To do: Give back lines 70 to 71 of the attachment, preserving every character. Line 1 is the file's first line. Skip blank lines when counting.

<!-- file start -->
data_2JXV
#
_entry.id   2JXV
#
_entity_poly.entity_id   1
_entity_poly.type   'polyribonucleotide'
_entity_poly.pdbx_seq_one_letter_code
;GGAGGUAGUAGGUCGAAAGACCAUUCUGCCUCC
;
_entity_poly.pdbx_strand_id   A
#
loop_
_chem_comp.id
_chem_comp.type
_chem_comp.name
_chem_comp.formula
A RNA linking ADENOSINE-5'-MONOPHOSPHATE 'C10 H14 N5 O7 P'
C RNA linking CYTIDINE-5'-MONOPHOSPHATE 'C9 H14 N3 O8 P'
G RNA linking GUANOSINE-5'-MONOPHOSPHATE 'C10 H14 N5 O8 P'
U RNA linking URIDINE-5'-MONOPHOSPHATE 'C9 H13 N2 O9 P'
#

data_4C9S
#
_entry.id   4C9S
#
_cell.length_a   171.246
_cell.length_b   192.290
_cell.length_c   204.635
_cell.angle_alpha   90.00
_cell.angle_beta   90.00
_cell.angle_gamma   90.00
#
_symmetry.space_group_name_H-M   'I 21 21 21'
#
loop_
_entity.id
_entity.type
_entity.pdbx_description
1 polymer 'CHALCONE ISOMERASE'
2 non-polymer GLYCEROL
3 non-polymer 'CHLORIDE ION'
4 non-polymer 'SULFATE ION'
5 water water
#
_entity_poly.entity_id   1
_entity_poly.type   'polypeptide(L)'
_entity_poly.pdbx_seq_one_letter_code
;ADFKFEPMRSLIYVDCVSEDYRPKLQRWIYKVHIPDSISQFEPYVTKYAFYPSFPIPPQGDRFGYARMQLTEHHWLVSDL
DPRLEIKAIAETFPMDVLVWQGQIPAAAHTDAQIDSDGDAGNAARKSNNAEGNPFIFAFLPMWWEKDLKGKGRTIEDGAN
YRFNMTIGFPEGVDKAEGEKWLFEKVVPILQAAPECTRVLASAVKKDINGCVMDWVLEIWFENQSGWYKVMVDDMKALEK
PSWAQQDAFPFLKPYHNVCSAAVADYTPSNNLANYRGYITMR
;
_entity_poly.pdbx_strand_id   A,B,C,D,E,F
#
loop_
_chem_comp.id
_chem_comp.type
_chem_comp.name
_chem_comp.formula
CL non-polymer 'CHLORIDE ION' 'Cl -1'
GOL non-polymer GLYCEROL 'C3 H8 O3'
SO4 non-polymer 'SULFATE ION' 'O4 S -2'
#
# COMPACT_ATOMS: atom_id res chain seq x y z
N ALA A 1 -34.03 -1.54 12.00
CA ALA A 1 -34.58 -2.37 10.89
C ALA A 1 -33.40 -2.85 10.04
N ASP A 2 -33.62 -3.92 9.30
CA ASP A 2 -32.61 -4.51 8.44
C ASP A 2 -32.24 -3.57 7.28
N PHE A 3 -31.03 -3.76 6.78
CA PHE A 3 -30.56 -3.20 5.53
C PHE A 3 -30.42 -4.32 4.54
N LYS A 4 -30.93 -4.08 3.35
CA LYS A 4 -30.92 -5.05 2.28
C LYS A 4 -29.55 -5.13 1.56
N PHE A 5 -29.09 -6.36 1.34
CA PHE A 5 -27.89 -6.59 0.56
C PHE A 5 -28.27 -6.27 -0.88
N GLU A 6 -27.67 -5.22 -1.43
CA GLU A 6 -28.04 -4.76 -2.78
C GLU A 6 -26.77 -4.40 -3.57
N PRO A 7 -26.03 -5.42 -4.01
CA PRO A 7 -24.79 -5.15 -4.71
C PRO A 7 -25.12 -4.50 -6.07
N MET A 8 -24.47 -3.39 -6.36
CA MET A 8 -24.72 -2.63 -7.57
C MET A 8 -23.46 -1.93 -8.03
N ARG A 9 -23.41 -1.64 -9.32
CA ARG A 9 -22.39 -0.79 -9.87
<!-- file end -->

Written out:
C ASP A 2 -32.24 -3.57 7.28
N PHE A 3 -31.03 -3.76 6.78